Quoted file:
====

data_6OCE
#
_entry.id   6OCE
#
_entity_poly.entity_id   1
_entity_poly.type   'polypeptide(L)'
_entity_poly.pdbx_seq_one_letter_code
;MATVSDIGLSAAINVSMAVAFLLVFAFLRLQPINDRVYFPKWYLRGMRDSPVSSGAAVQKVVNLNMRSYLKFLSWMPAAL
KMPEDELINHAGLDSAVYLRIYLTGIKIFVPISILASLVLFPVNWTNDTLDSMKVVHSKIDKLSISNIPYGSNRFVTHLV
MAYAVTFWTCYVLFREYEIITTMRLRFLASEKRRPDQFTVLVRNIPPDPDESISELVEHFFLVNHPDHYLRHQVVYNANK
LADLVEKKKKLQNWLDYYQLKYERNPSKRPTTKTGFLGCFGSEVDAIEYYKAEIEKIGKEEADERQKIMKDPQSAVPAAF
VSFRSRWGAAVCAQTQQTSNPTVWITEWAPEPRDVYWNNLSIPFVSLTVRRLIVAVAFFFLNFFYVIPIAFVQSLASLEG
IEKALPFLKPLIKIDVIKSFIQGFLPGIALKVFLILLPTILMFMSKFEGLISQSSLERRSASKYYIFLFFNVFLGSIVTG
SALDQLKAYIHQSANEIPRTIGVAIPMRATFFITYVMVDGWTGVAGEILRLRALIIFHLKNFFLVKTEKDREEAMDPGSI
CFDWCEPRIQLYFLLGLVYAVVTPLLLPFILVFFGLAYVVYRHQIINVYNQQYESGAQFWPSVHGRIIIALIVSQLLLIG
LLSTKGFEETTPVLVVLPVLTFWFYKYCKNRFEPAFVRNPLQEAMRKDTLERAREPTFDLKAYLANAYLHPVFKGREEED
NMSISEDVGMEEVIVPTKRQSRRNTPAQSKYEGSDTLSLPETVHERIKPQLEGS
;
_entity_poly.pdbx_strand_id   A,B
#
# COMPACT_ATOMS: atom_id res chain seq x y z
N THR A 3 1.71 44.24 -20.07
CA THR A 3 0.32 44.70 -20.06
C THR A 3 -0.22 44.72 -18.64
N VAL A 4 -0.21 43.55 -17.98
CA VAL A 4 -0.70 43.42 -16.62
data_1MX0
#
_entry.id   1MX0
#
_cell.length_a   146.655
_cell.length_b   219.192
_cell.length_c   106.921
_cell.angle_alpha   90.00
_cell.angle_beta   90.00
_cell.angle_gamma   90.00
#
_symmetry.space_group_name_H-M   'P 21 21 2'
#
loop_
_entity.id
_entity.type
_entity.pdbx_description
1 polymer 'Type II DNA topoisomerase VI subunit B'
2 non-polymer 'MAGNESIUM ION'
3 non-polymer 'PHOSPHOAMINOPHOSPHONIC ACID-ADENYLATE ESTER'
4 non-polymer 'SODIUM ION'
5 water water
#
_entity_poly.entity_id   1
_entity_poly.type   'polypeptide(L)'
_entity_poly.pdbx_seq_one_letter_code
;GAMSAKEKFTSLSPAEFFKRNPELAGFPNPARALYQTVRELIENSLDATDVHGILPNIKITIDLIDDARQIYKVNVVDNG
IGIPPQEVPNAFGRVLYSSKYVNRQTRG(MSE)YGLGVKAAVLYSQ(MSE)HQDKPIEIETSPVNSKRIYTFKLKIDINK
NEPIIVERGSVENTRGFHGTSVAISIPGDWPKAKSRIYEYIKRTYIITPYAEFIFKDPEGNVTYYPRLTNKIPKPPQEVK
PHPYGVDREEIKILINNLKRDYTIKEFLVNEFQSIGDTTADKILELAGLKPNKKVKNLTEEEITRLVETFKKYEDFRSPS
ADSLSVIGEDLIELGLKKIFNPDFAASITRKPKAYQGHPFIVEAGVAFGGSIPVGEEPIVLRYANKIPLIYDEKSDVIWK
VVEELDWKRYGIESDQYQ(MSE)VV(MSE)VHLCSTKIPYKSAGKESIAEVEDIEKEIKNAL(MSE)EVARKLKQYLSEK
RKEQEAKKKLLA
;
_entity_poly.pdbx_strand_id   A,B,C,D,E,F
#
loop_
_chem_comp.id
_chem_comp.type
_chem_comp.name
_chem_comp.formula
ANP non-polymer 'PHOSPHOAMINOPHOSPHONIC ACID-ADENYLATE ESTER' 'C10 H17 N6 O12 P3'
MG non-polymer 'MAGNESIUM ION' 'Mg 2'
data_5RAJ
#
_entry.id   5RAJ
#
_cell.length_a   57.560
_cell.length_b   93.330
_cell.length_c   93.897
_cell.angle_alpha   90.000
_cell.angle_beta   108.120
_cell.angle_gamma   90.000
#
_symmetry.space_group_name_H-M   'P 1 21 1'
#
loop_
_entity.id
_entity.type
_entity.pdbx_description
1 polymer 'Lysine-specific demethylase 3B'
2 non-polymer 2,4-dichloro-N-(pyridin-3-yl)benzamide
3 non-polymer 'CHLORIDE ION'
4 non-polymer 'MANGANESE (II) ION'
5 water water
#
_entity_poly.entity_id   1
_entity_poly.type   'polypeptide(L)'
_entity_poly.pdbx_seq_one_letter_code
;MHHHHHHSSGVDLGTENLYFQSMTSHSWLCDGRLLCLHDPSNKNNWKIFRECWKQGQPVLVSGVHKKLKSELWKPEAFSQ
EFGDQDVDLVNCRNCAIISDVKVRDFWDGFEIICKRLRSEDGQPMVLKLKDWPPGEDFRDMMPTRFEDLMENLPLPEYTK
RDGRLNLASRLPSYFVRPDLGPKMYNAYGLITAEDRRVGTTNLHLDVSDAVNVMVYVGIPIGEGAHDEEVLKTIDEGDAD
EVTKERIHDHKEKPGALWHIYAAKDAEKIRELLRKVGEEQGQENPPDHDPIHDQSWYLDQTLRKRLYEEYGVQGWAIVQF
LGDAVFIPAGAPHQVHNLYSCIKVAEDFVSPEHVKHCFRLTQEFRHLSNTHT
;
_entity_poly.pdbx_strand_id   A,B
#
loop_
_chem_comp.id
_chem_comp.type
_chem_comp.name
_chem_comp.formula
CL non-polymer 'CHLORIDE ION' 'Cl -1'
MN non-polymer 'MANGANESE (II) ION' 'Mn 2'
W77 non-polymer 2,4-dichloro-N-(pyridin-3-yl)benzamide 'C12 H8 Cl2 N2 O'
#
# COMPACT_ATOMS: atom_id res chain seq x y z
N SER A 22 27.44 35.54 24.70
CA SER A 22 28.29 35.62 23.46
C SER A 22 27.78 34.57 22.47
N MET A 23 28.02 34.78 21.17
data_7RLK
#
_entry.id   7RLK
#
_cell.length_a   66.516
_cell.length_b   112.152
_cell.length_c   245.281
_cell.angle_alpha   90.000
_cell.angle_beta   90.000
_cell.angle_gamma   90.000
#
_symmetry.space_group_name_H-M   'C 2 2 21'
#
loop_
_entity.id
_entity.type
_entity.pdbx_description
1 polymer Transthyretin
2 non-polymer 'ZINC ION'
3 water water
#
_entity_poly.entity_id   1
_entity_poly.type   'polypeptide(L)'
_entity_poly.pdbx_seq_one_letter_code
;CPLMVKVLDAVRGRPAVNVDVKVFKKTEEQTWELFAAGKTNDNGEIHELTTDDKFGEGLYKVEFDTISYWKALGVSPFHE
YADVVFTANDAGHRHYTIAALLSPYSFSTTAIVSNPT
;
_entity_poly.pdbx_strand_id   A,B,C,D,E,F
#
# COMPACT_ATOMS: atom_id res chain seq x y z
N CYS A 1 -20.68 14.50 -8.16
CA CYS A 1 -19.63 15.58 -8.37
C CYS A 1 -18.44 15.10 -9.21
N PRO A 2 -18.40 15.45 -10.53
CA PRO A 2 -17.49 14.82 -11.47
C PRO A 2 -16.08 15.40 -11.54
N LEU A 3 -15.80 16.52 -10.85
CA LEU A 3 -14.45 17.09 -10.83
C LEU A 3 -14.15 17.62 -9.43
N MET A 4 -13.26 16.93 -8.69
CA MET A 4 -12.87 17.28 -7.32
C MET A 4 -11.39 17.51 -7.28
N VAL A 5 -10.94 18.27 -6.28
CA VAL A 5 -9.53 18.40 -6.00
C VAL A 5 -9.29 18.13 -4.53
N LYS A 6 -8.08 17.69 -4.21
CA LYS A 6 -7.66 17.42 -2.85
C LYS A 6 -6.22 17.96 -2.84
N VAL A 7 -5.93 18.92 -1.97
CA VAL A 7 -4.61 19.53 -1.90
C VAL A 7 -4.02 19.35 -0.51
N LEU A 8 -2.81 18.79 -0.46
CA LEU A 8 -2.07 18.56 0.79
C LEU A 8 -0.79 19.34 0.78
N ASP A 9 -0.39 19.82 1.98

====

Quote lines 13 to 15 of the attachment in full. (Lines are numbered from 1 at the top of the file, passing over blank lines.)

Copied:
IEKALPFLKPLIKIDVIKSFIQGFLPGIALKVFLILLPTILMFMSKFEGLISQSSLERRSASKYYIFLFFNVFLGSIVTG
SALDQLKAYIHQSANEIPRTIGVAIPMRATFFITYVMVDGWTGVAGEILRLRALIIFHLKNFFLVKTEKDREEAMDPGSI
CFDWCEPRIQLYFLLGLVYAVVTPLLLPFILVFFGLAYVVYRHQIINVYNQQYESGAQFWPSVHGRIIIALIVSQLLLIG